When looking for the best wood look tile, you are going to come across some certification you may be unfamiliar with. We’ve already told you about the TCNA, but there are several agencies that handle testing or set standards that may be important to you.

You don’t have to chop down trees to make tile, but they are still manufactured and harvested from the earth. If you want to ensure your tiles are greener than others, Green Squared certification is a good place to start. Some tiles will help you meet LEEDS requirements, and while they will cost more, they may help you save more in the long run.

Have your mind set on porcelain tile? If so, the PTCA is where you’ll want to turn. They have a list of certified product lines and set the standards that separate ceramic from high-quality porcelain tiles. If you or someone in your home has special needs, look for tiles that meet the standards set by the Americans with Disabilities Act.

Wood Look Tile Cost

Have you decided what type of wood look tile you like? If so, you may be curious about the cost of wood look tile. Whether you’re ready to calculate square footage or are torn between two styles based on your budget, the same rules apply to this form of tile as with others.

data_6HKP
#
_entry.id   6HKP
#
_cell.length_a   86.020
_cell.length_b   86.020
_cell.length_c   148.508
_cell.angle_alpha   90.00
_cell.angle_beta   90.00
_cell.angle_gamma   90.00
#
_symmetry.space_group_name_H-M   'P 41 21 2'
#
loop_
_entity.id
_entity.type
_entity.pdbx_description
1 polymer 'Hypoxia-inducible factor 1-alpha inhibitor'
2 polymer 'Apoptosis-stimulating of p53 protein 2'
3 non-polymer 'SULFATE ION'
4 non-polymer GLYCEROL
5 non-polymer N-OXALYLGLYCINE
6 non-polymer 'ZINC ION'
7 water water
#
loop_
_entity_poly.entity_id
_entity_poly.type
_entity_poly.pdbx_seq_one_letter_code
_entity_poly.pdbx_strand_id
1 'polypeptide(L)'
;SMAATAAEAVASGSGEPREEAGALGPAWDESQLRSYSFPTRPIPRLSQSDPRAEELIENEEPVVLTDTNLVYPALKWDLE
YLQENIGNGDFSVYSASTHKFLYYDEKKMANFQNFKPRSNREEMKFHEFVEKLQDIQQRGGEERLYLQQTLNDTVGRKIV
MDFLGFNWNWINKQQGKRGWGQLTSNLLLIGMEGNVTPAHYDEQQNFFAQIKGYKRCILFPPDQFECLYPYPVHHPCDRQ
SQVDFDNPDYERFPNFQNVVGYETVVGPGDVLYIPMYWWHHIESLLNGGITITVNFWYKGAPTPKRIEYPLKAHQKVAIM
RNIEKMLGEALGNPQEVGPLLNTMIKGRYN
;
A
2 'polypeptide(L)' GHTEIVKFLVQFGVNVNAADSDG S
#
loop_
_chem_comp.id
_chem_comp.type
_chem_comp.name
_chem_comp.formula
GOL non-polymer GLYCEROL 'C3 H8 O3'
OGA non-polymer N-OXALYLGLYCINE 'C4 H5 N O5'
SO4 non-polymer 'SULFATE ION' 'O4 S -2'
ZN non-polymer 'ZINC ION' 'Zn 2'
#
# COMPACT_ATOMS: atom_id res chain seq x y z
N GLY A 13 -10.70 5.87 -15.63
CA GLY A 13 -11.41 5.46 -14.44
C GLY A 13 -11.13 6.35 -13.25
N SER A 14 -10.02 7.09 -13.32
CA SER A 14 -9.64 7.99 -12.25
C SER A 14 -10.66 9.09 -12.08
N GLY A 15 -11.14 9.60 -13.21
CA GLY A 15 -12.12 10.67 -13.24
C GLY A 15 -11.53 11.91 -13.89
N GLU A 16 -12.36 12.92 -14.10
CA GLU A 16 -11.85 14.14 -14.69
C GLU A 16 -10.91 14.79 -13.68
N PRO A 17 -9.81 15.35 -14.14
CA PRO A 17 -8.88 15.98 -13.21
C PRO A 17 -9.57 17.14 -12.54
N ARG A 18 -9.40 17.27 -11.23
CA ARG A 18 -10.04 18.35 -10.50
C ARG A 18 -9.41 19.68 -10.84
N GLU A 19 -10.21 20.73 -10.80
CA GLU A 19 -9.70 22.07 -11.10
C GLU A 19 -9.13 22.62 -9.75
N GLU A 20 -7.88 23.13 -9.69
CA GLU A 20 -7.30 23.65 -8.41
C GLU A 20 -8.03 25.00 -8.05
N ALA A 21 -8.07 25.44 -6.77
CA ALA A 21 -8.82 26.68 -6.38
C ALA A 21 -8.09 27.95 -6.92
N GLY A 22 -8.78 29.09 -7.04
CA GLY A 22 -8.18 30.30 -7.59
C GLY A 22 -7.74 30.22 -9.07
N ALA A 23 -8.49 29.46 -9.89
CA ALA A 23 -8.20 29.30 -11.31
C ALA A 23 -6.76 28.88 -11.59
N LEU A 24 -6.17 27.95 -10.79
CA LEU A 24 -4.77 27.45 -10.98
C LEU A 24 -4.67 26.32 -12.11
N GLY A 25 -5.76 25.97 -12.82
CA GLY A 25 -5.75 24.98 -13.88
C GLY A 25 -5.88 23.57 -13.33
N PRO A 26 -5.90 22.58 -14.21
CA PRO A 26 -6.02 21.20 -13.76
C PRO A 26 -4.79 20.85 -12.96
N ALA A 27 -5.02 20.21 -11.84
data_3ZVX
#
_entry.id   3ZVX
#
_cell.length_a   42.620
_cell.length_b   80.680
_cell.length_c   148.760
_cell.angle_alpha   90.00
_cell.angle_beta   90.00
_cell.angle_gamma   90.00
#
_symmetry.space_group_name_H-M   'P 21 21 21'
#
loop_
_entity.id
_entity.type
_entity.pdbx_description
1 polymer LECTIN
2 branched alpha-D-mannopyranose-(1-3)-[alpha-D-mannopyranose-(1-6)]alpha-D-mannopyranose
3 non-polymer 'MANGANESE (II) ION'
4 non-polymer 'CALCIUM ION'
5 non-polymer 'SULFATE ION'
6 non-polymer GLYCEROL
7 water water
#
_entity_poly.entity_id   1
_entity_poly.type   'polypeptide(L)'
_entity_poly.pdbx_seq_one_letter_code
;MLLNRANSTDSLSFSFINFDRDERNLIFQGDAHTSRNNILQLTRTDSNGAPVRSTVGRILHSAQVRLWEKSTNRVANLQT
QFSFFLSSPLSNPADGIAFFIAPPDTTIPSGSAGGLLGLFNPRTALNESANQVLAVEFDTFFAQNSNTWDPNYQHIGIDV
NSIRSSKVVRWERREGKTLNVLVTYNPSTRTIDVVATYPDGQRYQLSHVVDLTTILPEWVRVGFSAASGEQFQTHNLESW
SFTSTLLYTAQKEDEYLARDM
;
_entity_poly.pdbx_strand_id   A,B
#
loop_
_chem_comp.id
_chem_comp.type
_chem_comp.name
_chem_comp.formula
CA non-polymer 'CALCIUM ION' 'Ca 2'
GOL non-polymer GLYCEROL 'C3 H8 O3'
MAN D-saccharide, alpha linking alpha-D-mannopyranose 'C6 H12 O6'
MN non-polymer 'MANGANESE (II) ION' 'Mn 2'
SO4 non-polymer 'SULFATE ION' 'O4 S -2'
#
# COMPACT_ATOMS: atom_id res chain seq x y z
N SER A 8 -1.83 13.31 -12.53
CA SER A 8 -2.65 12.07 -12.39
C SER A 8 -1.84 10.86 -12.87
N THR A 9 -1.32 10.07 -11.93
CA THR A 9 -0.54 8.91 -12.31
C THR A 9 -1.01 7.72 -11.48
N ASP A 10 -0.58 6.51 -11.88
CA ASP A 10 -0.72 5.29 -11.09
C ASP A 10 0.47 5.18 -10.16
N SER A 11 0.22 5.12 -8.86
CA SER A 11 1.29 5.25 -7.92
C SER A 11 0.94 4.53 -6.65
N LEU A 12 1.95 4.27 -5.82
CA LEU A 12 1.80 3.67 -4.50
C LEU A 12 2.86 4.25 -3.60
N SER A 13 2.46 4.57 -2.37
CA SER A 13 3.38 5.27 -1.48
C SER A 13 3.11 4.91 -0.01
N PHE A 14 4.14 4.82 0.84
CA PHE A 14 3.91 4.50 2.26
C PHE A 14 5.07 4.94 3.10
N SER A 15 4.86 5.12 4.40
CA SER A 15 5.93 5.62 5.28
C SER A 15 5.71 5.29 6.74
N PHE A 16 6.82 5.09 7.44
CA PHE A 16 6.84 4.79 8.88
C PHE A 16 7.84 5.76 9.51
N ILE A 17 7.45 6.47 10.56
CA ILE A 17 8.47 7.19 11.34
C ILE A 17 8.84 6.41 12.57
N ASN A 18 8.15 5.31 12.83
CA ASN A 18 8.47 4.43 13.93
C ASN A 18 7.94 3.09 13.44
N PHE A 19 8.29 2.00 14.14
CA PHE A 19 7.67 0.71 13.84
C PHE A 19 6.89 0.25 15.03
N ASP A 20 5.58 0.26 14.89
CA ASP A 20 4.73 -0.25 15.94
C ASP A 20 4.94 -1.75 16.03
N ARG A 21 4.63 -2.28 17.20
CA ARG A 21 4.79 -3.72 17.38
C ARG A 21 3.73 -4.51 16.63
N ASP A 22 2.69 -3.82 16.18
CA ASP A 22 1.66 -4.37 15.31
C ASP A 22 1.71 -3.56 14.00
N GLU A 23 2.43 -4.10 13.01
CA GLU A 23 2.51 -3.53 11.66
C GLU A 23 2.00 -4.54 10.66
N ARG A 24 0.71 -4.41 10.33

The price you’ll pay for wood look tile depends on everything from the thickness to style and brand. Smooth floors can be cheaper than textured planks in some cases, but we’ve also seen matte finish ceramic tiles priced higher than porcelain.

Sizing is an obvious consideration as well. A budget lineup of boards measuring 6 x 24 inches may only set you back $1.79 per square foot whereas you can pay well over $5.00 per square foot for 8 x 48-inch planks.

On average, you can expect the cost of wood like ceramic tile to run between $0.89 to around $2.80 per square foot. Porcelain is a bit more expensive at $1.50 to over $5.50, but generally holds up longer and there are more styles available.

DIY or Hire a Pro?

We consider tile to be one of the easier styles of flooring to install, especially if you’re dealing with matted mosaics. Well, things aren’t quite as simple with wood look tile for reasons mentioned in our sizes section. In other words, you’ll need some help unless you plan to install shorter tiles or squares.